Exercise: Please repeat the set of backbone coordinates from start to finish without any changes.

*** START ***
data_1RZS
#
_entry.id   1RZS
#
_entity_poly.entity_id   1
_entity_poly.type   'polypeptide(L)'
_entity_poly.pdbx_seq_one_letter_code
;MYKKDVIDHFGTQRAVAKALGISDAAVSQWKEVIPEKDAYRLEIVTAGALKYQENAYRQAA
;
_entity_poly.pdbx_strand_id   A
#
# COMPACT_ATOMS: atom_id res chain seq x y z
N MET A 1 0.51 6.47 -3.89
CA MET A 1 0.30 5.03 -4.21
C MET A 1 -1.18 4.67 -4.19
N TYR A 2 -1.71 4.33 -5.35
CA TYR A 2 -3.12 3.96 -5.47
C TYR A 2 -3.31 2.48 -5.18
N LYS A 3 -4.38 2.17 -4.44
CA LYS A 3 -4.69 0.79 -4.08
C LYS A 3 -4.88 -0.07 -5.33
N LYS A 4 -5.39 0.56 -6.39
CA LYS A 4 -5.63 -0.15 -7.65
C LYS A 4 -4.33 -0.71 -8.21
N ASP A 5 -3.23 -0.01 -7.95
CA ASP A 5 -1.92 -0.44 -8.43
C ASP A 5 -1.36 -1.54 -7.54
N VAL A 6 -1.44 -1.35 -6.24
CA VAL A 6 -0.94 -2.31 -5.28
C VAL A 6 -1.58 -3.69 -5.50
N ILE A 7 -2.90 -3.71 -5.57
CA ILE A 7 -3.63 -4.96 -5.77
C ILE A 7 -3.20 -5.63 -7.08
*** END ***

data_1RZS
#
_entry.id   1RZS
#
_entity_poly.entity_id   1
_entity_poly.type   'polypeptide(L)'
_entity_poly.pdbx_seq_one_letter_code
;MYKKDVIDHFGTQRAVAKALGISDAAVSQWKEVIPEKDAYRLEIVTAGALKYQENAYRQAA
;
_entity_poly.pdbx_strand_id   A
#
# COMPACT_ATOMS: atom_id res chain seq x y z
N MET A 1 0.51 6.47 -3.89
CA MET A 1 0.30 5.03 -4.21
C MET A 1 -1.18 4.67 -4.19
N TYR A 2 -1.71 4.33 -5.35
CA TYR A 2 -3.12 3.96 -5.47
C TYR A 2 -3.31 2.48 -5.18
N LYS A 3 -4.38 2.17 -4.44
CA LYS A 3 -4.69 0.79 -4.08
C LYS A 3 -4.88 -0.07 -5.33
N LYS A 4 -5.39 0.56 -6.39
CA LYS A 4 -5.63 -0.15 -7.65
C LYS A 4 -4.33 -0.71 -8.21
N ASP A 5 -3.23 -0.01 -7.95
CA ASP A 5 -1.92 -0.44 -8.43
C ASP A 5 -1.36 -1.54 -7.54
N VAL A 6 -1.44 -1.35 -6.24
CA VAL A 6 -0.94 -2.31 -5.28
C VAL A 6 -1.58 -3.69 -5.50
N ILE A 7 -2.90 -3.71 -5.57
CA ILE A 7 -3.63 -4.96 -5.77
C ILE A 7 -3.20 -5.63 -7.08